When I first arrived in Aberdeen, I became hyper-aware of my national identity. I felt uncomfortable and questioned my own lack of perspective. I began to realize America is not the world
Our Room at the ECC
One particular October, I stumbled, exhausted, out of Mumbai and into a place that caught me off guard and braced me with sudden healing. It had been a month I would never forget and I was agitated, disordered, and bewildered. All around me, people had passed smiling, singing, "Shanti, Shanti," until I paused and looked with tired eyes at the reality before me. My pulse grew louder drowning out the traffic, the chatter, the animals, and staring until all I saw or smelled or heard was the blue-gray sludge of garbage sliding through mud rivets in the street and a child with no legs dragging himself through the people pleading. I wanted to turn away and hide my pity for the girl sitting on the side of a cart with large, vacant eyes absently hitting a goat with a stick. I wanted to fade away as I squinted my eyes through hot tears watching the men with chapped hands washing laundry in the blaring sun. Surrounded by people, I was bewildered by their laughter and shouting, persistence and curiosity: tapping my water bottle, pulling my skirt, asking for something. And the sweat slid down my neck and the backs of my legs, like tears, of all I was seeing. I had been pushed to the brink of everything rational and sensible and something in me was growing increasingly homesick, craving gentleness and consistency. At the last, I sensed something familiar and I found myself in a cool, quiet space where outside it rained and rained, the first soaking rain in two months.
When we finally arrived, we stood silent and spent while they told us that we would have temporary double rooms until our single rooms were ready. The evening air smelled clean and the night was still and embracing. It was as if after all I could bear, and all I could handle, some comfortable, experienced, capable old woman had taken me in her arms, and was rocking me whispering "shhh" while I stared blankly, trying to find my balance, trying to collect my vulnerability that had somehow leaked all over the floor.
Pants and I walked into our room. There were two wooden beds pushed L-shaped into the corner and a tall shelf built into the wall. Next to the door was a plain desk with a chair, and above one of the beds was a window with an elaborate iron lattice grate that I later determined was to keep the monkeys out. We slid our bags to the cement floor and flipped on the light. Something ran towards my bag and I let out a gasp. I lifted my suitcase, gingerly looked beneath, and then dropped it back to the floor. I looked at Pants with wide eyes and she burst into laughter. The first roach had made itself known. The creatures, we soon discovered, were everywhere. Long brown millipedes, cockroaches, toads bigger than my hand and endless armies of ants. It was as though we had invaded their home. Through the walls, we could hear people shrieking and laughing, smacking bugs with shoes, and kicking dead cockroaches into the hallway. We collapsed on the bed in exhausted laughter.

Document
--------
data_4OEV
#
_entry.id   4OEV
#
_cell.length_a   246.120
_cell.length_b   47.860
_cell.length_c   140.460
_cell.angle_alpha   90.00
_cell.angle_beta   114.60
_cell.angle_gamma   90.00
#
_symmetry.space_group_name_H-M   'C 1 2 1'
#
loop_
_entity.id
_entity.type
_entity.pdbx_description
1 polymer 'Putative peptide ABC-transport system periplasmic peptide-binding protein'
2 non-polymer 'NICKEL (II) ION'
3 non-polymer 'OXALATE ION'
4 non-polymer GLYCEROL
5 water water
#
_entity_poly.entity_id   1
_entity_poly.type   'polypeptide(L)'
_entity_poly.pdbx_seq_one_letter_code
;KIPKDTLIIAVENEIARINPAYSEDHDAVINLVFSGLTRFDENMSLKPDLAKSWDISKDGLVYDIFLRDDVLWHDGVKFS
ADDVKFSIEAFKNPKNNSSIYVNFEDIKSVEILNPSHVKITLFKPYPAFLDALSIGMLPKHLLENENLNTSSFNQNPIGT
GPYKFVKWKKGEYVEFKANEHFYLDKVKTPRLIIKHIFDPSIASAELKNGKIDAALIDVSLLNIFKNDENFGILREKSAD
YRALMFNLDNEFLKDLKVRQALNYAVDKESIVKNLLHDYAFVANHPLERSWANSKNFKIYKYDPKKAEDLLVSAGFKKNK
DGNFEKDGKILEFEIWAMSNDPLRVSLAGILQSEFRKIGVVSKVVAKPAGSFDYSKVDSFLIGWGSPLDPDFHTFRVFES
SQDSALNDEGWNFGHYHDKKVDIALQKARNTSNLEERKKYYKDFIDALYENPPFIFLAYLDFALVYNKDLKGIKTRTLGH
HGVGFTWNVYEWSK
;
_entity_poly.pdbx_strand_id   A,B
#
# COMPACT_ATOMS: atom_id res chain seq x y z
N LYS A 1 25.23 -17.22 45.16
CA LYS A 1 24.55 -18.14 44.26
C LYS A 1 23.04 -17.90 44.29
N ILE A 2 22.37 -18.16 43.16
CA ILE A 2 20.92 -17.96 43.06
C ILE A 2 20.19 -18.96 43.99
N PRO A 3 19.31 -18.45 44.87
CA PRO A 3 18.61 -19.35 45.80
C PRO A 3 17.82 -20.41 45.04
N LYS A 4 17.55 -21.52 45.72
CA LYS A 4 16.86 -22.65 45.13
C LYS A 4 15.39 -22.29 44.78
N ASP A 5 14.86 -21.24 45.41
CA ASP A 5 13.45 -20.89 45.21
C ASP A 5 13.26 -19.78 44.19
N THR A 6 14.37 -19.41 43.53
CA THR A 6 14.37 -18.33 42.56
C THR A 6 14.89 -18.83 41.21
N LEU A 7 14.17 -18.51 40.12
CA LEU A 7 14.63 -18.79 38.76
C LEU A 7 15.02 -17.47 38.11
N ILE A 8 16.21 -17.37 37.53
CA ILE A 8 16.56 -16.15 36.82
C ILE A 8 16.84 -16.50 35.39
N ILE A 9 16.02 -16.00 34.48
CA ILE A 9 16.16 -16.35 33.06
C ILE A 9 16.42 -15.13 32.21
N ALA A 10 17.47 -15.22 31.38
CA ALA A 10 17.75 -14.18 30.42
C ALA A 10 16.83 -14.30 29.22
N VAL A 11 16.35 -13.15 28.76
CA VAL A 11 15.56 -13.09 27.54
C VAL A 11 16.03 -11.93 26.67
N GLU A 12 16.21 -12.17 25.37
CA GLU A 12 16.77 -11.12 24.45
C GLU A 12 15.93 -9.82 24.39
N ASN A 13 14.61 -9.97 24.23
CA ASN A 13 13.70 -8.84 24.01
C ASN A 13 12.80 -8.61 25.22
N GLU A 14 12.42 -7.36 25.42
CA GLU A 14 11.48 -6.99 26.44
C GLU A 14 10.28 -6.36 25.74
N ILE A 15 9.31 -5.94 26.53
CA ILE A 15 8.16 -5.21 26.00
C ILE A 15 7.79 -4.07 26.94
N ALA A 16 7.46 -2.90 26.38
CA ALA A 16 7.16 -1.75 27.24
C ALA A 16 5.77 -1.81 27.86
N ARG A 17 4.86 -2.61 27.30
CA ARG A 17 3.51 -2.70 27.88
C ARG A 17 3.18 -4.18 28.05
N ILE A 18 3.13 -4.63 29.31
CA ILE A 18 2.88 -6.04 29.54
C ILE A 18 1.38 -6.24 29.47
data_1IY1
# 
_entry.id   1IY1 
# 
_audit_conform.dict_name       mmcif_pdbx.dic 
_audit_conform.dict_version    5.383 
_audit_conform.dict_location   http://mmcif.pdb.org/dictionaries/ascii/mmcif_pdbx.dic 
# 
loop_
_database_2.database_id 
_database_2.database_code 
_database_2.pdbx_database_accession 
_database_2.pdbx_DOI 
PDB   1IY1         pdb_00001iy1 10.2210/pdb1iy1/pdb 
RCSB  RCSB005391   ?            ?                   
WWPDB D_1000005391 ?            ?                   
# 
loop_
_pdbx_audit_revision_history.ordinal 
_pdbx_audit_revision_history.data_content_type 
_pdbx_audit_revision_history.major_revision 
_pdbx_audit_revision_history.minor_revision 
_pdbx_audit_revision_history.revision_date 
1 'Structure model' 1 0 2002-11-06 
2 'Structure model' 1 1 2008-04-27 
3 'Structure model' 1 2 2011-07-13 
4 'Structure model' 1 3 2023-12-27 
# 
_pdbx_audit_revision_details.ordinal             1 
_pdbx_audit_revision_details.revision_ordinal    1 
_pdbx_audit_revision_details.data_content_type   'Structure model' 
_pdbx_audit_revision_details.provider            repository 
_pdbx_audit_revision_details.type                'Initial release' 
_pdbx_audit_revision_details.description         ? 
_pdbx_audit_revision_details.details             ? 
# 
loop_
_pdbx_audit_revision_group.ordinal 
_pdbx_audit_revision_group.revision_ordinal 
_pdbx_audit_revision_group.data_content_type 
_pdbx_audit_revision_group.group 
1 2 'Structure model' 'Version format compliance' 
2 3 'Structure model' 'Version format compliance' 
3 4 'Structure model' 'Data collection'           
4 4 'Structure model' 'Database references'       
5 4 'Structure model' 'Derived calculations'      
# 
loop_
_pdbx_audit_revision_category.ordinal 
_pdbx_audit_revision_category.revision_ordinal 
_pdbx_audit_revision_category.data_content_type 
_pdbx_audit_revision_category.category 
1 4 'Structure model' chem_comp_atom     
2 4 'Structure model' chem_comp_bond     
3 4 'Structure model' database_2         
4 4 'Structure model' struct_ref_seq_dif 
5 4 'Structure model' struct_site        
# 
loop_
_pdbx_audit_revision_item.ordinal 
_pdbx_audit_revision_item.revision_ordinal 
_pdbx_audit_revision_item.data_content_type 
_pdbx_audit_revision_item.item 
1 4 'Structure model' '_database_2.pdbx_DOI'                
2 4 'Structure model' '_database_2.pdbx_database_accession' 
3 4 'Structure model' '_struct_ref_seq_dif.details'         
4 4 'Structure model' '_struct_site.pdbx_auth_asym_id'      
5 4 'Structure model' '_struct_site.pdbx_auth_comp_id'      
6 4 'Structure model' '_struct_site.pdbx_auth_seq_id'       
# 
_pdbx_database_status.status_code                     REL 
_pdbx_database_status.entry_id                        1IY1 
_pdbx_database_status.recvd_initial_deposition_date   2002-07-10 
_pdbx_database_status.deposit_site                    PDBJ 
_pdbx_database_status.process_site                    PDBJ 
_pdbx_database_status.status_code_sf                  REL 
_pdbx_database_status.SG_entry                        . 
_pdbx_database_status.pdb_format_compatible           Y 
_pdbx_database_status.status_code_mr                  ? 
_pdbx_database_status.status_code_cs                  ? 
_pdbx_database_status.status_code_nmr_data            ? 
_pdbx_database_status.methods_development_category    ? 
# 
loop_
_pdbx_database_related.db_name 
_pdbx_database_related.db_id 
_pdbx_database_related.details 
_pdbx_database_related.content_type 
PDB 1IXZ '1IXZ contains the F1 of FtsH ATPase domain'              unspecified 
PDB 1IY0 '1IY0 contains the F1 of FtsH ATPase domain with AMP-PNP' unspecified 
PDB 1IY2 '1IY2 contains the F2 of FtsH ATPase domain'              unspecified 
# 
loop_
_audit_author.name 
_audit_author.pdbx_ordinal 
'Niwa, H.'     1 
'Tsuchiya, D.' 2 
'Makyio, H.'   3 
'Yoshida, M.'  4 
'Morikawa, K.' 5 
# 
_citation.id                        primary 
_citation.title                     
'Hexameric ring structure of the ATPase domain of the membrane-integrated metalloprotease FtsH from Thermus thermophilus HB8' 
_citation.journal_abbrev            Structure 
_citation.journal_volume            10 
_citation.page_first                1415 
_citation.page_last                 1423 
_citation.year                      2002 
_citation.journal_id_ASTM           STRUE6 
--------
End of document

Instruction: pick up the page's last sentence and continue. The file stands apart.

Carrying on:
At night we would pull our mosquito netting down from its frame around our beds like queens. We talked about the poverty and the future, our changing ideas and the haunting language of music. We talked and somehow we could share all of the thoughts that had been inside of our heads and never quite came out. Then we would blow out the candle and try to sleep. Sleep took her time coming, probably because my bed was too short and I had a pillow like the Sunday Tribute. Hours later, I would wake with damp sheets wrapped around me and my face tuck to the mosquito netting.
It felt like we had happened upon some kind of primitive tropical bible camp. It was a place beyond expectation or hope that nurtured everything we understood or believed right there, right now. For these few days, we were isolated and safe. It was a time of presence and a time of healing. It rained everyday and as the rain fell, it caught flower petals and leaves and pulled them to the ground or brought them to rest on our windowsill. Sometimes, we sat or slept in our room silent but for the warm rain falling through the trees. And then the rain would break and I would lean up against the cool brick wall with my knees drawn up under my chin just thinking, with Pants asleep in the next bed, breathing deeply. I sat, in my bed full of books and clothes with the mosquito netting draped around me and the quiet sunshine, brightening and fading through the window as the rain clouds floated away across the sky. I could hear people talking and somewhere a door slammed. Then Pants and I would make grape Kool-Aid, shaking the powdered mix in a bottle of water and step back over our bags and suitcases to the beds where we would sprawl and talk and pass the juice back and forth.